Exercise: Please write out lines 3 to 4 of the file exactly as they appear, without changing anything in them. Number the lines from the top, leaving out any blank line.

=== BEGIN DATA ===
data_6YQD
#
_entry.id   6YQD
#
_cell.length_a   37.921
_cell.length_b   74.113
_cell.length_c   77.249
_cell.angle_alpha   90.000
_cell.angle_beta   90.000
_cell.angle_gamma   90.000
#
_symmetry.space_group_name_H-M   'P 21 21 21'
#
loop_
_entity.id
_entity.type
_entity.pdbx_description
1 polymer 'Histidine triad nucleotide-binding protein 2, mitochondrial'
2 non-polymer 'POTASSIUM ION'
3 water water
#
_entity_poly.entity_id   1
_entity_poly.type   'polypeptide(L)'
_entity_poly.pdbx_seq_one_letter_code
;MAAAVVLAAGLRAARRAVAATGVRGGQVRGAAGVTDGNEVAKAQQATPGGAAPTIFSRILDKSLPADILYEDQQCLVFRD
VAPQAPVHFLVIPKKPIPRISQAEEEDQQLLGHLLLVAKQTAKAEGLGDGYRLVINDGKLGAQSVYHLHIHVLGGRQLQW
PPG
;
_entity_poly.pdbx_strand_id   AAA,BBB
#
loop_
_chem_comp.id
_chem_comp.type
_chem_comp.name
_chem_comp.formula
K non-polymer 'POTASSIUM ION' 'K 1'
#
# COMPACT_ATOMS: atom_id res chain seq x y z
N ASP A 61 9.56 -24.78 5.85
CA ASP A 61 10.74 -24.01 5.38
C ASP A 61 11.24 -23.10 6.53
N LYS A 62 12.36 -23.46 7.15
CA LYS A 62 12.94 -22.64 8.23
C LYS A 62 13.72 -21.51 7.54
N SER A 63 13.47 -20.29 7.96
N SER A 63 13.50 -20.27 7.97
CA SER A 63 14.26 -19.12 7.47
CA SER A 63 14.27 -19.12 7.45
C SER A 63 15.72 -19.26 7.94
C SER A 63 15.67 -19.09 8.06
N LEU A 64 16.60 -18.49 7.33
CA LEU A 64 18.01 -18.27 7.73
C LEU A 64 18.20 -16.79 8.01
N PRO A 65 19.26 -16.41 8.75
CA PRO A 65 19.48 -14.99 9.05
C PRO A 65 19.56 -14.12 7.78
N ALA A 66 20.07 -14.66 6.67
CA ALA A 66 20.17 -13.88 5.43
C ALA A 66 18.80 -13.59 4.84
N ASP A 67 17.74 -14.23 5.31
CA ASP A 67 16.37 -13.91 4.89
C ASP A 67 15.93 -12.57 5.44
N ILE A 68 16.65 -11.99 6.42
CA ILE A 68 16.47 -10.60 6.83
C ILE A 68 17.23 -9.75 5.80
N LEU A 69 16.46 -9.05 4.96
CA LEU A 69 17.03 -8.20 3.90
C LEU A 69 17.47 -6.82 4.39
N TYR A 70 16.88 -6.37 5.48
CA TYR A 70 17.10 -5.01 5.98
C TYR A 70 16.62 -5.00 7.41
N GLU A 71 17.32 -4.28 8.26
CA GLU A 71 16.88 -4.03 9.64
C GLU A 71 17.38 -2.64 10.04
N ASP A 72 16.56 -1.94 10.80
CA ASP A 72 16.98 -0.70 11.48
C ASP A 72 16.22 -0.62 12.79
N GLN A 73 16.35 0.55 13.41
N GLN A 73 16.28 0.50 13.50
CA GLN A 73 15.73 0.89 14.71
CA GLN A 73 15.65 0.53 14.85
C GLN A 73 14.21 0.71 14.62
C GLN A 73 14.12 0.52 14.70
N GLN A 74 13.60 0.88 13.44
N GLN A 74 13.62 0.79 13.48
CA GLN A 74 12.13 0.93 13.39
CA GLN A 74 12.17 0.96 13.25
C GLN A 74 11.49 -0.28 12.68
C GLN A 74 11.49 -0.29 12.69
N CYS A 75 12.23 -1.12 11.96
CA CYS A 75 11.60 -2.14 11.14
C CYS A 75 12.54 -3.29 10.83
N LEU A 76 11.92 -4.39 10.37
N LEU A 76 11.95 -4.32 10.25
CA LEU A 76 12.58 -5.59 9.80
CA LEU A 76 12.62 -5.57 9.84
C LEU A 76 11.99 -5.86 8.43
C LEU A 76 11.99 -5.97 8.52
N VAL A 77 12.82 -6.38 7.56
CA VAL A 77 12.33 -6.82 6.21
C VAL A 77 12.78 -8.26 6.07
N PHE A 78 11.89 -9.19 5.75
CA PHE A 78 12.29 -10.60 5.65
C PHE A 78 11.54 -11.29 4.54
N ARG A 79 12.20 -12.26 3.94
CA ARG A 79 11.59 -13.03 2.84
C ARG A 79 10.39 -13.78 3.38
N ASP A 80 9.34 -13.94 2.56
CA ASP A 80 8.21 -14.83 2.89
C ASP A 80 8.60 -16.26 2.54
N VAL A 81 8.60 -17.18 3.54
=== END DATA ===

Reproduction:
_entry.id   6YQD
#